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Is there anybody out there...
-- Pink Floyd, "Is There Anybody Out There?" from The Wall
Markets that go straight up are easy. Markets that go straight down, while painful, can be managed. It's the back-and-forth fluctuations that drive all but the most short-term traders and long-term investors crazy. 2014, so far, has been the year of the churn. You actually have to go back to 2011 to find action in the S&P 500
(INDEXSP:.IND) that resembles anything like what the market has experienced so far this calendar year. By comparison, 2012 and 2013 were the kind of markets that caused even average investors to believe they could quit their 9-to-5s to become professional day traders as the low for each respective year actually took place in the very first trading session. 2014, on the other hand, has been a very rude awakening for many who had forgotten what an extended consolidation looks like. Over the past 14 weeks, the S&P 500 has traded in a very narrow range of around 4%, with some false breakouts and breakdowns thrown in just to further frustrate its fickle followers. One might even describe the action as boring, which is why I have had the Pink Floyd song referenced above stuck in my head recently. Is there anybody out there, and are they willing to force this market to make a definitive move?
From a technical perspective there are a few interesting chart developments to which I would like to draw attention that could provide an impetus to action here soon. First, despite all the negative attention the small caps have received lately, it is important to note that the Russell 2000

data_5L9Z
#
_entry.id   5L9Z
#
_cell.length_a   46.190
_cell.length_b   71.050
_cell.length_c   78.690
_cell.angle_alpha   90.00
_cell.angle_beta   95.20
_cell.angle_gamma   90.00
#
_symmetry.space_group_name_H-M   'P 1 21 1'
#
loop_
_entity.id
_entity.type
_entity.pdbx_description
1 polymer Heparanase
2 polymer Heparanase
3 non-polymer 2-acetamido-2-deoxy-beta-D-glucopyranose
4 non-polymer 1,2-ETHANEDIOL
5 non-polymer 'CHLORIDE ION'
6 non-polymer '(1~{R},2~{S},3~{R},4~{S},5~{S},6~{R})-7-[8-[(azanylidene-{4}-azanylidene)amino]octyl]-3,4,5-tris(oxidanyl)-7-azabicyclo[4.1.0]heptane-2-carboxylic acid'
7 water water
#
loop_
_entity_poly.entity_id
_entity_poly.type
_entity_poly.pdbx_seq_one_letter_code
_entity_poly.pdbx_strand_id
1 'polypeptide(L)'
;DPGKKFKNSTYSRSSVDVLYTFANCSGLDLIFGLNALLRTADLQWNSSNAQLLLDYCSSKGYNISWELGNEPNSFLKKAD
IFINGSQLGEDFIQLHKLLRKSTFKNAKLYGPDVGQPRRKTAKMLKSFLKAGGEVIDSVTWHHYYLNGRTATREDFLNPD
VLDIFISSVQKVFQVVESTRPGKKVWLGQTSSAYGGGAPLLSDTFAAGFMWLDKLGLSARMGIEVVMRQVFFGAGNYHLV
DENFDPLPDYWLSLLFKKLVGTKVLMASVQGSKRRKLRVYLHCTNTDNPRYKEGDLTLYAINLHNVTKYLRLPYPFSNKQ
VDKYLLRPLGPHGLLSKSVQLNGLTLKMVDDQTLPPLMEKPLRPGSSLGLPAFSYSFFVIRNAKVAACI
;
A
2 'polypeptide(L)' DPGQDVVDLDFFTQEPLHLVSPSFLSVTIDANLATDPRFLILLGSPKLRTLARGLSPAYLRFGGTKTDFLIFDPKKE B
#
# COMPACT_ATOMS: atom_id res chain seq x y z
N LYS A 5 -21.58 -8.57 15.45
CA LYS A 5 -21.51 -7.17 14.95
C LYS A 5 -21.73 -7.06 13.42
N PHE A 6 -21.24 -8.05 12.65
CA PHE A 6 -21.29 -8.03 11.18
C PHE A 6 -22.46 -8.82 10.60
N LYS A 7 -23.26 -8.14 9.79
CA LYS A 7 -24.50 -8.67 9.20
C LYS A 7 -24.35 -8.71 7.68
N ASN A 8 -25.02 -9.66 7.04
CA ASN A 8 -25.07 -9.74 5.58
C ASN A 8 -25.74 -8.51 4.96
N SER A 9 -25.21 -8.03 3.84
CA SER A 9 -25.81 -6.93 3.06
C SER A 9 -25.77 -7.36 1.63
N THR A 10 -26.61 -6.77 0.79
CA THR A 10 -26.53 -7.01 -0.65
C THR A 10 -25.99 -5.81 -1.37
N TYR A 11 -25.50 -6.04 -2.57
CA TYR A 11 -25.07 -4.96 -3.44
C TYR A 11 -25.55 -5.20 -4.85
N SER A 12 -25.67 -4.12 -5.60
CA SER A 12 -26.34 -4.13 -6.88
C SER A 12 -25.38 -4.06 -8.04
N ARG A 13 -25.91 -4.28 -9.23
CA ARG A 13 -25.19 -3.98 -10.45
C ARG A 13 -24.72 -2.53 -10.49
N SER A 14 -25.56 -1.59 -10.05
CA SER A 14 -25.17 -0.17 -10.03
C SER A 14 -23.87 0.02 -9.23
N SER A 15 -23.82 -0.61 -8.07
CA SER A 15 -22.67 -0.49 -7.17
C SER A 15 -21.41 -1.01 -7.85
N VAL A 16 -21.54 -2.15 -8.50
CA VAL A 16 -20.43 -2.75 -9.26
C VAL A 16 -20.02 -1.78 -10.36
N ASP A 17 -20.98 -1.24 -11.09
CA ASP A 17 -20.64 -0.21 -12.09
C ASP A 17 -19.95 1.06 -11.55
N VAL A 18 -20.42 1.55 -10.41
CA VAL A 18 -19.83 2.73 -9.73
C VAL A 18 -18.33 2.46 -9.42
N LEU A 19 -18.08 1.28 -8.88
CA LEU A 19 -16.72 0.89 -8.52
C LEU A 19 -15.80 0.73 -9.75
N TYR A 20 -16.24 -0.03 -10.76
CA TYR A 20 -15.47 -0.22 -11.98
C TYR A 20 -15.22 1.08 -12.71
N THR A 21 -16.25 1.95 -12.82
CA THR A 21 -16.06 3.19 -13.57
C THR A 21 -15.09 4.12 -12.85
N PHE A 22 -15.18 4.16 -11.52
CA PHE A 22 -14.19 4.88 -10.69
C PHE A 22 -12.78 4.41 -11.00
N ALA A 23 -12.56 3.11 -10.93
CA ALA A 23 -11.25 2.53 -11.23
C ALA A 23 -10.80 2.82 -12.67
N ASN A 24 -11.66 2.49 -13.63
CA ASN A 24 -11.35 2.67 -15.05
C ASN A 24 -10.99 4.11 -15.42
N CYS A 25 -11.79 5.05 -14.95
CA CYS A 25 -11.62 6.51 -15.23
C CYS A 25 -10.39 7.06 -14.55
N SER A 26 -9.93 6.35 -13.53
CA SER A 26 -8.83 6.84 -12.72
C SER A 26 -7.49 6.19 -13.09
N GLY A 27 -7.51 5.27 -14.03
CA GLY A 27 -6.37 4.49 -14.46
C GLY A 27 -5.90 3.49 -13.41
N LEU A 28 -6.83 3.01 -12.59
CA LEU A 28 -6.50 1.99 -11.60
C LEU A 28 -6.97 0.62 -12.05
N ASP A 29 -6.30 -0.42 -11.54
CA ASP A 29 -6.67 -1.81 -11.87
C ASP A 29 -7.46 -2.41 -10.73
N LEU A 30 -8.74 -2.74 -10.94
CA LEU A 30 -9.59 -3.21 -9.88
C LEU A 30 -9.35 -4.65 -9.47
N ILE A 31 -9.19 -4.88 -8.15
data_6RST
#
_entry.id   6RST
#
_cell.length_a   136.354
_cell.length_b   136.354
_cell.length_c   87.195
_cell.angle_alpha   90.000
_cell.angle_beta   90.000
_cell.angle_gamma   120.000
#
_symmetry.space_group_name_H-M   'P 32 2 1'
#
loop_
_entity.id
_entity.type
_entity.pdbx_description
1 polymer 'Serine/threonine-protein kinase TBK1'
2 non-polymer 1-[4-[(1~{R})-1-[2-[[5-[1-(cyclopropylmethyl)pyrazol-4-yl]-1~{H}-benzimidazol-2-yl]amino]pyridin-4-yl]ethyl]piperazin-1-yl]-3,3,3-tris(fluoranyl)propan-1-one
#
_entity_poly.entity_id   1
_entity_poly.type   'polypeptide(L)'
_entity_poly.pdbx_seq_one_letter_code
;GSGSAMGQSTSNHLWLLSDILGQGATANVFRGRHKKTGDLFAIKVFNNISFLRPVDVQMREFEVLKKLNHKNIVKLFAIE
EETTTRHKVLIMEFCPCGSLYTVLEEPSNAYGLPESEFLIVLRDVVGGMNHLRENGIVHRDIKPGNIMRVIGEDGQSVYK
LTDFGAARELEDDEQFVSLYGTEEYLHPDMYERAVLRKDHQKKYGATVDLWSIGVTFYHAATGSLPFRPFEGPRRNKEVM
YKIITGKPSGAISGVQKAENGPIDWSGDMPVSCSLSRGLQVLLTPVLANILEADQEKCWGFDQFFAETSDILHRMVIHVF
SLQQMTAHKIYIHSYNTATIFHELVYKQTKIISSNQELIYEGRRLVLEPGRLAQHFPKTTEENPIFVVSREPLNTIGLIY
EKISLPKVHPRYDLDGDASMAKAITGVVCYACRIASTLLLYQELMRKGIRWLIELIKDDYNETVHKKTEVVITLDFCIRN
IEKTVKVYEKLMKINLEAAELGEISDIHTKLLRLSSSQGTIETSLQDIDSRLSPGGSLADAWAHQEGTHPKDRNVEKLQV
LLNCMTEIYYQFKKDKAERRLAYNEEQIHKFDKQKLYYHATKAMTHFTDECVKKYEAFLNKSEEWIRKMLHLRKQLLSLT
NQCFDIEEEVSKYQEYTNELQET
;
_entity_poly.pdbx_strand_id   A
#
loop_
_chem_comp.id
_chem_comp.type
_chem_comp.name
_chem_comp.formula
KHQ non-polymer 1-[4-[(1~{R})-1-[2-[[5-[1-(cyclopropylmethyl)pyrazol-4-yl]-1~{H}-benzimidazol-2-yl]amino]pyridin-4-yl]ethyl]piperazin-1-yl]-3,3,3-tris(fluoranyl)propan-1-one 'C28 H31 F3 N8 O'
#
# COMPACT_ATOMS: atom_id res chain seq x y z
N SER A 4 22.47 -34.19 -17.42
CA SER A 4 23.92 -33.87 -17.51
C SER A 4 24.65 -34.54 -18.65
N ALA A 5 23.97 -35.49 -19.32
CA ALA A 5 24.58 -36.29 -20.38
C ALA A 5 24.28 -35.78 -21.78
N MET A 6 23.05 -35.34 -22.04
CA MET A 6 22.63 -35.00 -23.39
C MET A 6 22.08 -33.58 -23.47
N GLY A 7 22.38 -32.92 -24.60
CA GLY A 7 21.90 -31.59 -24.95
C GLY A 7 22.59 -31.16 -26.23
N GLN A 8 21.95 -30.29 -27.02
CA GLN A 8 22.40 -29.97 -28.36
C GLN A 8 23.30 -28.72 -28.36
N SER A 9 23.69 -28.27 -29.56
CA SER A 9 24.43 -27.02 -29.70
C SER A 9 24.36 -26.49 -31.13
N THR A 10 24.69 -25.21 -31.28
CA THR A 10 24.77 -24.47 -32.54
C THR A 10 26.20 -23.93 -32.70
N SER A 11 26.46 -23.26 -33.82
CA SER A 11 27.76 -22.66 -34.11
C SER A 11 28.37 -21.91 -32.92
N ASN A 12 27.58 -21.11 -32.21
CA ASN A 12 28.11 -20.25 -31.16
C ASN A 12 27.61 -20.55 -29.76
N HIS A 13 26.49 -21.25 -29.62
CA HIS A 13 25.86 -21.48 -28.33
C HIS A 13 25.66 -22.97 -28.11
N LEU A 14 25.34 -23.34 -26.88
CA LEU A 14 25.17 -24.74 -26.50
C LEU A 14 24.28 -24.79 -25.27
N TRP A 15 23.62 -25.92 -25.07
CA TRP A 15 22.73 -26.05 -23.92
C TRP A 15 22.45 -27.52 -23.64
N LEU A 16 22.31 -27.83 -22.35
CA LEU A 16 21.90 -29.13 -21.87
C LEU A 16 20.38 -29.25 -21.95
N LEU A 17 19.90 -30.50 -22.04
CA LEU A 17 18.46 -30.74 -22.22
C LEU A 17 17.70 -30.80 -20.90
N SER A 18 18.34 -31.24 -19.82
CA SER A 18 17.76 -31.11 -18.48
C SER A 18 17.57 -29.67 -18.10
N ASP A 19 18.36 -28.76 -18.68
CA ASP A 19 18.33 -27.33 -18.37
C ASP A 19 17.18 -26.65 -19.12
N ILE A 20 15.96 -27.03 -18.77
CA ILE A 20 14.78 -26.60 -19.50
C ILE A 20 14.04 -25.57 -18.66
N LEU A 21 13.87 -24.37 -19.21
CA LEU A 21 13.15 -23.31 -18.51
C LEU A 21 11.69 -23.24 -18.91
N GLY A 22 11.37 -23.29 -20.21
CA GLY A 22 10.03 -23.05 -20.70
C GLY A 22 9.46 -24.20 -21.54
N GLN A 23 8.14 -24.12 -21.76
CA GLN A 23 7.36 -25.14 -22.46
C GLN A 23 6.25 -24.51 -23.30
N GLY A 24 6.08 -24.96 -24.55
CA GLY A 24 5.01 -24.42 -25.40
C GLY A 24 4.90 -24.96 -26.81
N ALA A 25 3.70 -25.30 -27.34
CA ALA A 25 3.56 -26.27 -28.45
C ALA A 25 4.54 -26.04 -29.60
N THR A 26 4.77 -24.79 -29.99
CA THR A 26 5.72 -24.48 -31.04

(INDEXRUSSELL:RUT) closing low from February 5 has been threatened on no fewer than eight different occasions and yet has held each time on a closing basis. Someone is obviously defending the 1,093 level heavily, and I would be a buyer here unless it falls. The overall market is challenging some big hurdles on the upside today -- the Russell 2000 overcame its 200-day moving average and the S&P 500 is looking like it will break 1,900. Both indices opened today just below these points, and it will be interesting to see in the coming days if they can maintain their rallies. Moreover, if you look to the chart of the relative strength between the S&P 500 and the Russell 2000, the large caps have vastly outperformed small caps since early March (denoted by the near vertical movement upward at the far right of the chart), but the line is at possible resistance here and is the most "overbought" it has been since early 1999. With few exceptions, a healthy stock market is led by the more speculative small caps, and it should help break us out of the mire if this proves to be an inflection point in the S&P/Russell relationship.
Monday's Memorial Day holiday, however, marks the unofficial beginning of summer here in the US, and Wall Street recognizes this day just as everyone else does. Besides the small rallies by the S&P 500 and Russell 2000, there hasn't been much action today, perhaps due to a long weekend in everyone's sights. Traders may once again be asking, "Is there anybody out there" during this session, but come Tuesday, that will hopefully change.
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No positions in stocks mentioned.
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